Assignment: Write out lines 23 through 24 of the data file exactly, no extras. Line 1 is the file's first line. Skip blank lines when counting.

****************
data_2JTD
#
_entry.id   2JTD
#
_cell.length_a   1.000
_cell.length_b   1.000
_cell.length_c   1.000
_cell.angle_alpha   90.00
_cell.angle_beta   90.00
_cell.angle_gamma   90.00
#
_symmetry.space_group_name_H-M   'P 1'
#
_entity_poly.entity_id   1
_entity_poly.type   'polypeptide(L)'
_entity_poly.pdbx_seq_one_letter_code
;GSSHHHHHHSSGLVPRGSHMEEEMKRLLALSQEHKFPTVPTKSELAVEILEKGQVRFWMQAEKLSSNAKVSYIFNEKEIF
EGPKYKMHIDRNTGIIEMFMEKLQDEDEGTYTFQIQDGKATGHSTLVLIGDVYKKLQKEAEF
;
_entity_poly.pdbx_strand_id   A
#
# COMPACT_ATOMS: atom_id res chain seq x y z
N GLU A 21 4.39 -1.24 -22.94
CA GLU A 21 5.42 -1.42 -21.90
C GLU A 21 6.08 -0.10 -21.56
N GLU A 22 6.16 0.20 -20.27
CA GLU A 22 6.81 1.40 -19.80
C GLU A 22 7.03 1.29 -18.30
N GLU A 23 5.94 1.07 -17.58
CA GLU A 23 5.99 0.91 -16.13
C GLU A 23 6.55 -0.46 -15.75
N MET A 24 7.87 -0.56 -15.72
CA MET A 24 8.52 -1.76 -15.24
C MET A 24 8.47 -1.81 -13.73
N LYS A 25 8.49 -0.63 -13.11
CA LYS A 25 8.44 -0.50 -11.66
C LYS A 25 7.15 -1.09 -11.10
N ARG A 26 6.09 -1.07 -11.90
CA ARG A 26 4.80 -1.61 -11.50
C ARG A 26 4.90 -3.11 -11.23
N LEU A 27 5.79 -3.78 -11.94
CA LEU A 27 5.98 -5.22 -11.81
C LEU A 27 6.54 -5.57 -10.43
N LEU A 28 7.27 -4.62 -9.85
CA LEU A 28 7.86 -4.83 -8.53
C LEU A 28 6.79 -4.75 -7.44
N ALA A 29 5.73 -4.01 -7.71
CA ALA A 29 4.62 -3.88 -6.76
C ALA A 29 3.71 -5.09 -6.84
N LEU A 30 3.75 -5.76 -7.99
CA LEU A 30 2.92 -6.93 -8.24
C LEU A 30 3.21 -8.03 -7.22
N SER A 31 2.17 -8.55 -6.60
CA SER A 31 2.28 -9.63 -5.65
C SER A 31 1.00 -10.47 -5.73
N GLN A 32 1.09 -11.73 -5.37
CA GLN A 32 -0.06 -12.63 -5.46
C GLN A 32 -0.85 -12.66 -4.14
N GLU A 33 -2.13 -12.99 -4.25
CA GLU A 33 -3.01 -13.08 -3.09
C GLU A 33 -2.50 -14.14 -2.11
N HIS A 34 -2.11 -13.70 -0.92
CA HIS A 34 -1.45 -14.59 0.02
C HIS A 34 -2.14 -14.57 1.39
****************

N GLU A 21 4.39 -1.24 -22.94
CA GLU A 21 5.42 -1.42 -21.90